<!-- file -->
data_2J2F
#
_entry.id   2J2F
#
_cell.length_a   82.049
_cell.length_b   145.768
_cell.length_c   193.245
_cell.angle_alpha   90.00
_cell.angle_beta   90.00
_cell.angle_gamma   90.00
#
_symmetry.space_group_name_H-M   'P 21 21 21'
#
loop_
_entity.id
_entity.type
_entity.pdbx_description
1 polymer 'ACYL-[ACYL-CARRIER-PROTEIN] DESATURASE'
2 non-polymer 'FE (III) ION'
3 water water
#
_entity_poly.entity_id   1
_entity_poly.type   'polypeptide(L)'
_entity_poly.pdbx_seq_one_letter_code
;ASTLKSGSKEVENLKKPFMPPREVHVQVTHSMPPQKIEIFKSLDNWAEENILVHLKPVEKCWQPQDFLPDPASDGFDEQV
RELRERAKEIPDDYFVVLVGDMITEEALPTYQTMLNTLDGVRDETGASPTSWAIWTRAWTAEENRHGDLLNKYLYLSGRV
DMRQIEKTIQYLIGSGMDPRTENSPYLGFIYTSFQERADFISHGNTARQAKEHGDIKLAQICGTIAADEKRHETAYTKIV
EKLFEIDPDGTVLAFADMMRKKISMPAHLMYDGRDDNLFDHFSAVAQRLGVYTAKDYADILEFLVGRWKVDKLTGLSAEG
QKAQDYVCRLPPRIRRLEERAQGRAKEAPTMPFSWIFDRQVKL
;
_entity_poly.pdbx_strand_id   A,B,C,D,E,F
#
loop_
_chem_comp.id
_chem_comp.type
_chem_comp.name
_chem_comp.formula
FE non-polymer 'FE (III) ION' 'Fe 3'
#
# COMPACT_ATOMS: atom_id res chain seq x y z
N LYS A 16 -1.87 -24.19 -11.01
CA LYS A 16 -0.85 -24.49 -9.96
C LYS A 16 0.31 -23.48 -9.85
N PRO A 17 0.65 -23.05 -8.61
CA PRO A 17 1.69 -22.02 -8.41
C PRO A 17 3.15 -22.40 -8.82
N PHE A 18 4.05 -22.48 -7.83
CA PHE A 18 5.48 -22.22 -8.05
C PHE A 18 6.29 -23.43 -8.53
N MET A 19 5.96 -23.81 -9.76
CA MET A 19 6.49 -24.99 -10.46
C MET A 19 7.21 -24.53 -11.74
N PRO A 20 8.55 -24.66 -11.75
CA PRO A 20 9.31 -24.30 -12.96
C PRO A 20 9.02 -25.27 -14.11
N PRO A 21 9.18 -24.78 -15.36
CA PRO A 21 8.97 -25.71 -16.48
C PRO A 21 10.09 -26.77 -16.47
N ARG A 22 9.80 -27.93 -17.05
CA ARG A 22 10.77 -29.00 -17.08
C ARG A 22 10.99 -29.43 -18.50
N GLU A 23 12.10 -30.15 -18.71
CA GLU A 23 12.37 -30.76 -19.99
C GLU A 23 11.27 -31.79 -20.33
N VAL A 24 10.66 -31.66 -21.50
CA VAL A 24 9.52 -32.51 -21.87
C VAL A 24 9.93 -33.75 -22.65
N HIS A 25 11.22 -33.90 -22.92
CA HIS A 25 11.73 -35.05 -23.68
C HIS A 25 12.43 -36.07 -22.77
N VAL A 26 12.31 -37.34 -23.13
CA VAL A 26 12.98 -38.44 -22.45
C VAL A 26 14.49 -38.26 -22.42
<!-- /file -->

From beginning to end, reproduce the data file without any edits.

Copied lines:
data_2J2F
#
_entry.id   2J2F
#
_cell.length_a   82.049
_cell.length_b   145.768
_cell.length_c   193.245
_cell.angle_alpha   90.00
_cell.angle_beta   90.00
_cell.angle_gamma   90.00
#
_symmetry.space_group_name_H-M   'P 21 21 21'
#
loop_
_entity.id
_entity.type
_entity.pdbx_description
1 polymer 'ACYL-[ACYL-CARRIER-PROTEIN] DESATURASE'
2 non-polymer 'FE (III) ION'
3 water water
#
_entity_poly.entity_id   1
_entity_poly.type   'polypeptide(L)'
_entity_poly.pdbx_seq_one_letter_code
;ASTLKSGSKEVENLKKPFMPPREVHVQVTHSMPPQKIEIFKSLDNWAEENILVHLKPVEKCWQPQDFLPDPASDGFDEQV
RELRERAKEIPDDYFVVLVGDMITEEALPTYQTMLNTLDGVRDETGASPTSWAIWTRAWTAEENRHGDLLNKYLYLSGRV
DMRQIEKTIQYLIGSGMDPRTENSPYLGFIYTSFQERADFISHGNTARQAKEHGDIKLAQICGTIAADEKRHETAYTKIV
EKLFEIDPDGTVLAFADMMRKKISMPAHLMYDGRDDNLFDHFSAVAQRLGVYTAKDYADILEFLVGRWKVDKLTGLSAEG
QKAQDYVCRLPPRIRRLEERAQGRAKEAPTMPFSWIFDRQVKL
;
_entity_poly.pdbx_strand_id   A,B,C,D,E,F
#
loop_
_chem_comp.id
_chem_comp.type
_chem_comp.name
_chem_comp.formula
FE non-polymer 'FE (III) ION' 'Fe 3'
#
# COMPACT_ATOMS: atom_id res chain seq x y z
N LYS A 16 -1.87 -24.19 -11.01
CA LYS A 16 -0.85 -24.49 -9.96
C LYS A 16 0.31 -23.48 -9.85
N PRO A 17 0.65 -23.05 -8.61
CA PRO A 17 1.69 -22.02 -8.41
C PRO A 17 3.15 -22.40 -8.82
N PHE A 18 4.05 -22.48 -7.83
CA PHE A 18 5.48 -22.22 -8.05
C PHE A 18 6.29 -23.43 -8.53
N MET A 19 5.96 -23.81 -9.76
CA MET A 19 6.49 -24.99 -10.46
C MET A 19 7.21 -24.53 -11.74
N PRO A 20 8.55 -24.66 -11.75
CA PRO A 20 9.31 -24.30 -12.96
C PRO A 20 9.02 -25.27 -14.11
N PRO A 21 9.18 -24.78 -15.36
CA PRO A 21 8.97 -25.71 -16.48
C PRO A 21 10.09 -26.77 -16.47
N ARG A 22 9.80 -27.93 -17.05
CA ARG A 22 10.77 -29.00 -17.08
C ARG A 22 10.99 -29.43 -18.50
N GLU A 23 12.10 -30.15 -18.71
CA GLU A 23 12.37 -30.76 -19.99
C GLU A 23 11.27 -31.79 -20.33
N VAL A 24 10.66 -31.66 -21.50
CA VAL A 24 9.52 -32.51 -21.87
C VAL A 24 9.93 -33.75 -22.65
N HIS A 25 11.22 -33.90 -22.92
CA HIS A 25 11.73 -35.05 -23.68
C HIS A 25 12.43 -36.07 -22.77
N VAL A 26 12.31 -37.34 -23.13
CA VAL A 26 12.98 -38.44 -22.45
C VAL A 26 14.49 -38.26 -22.42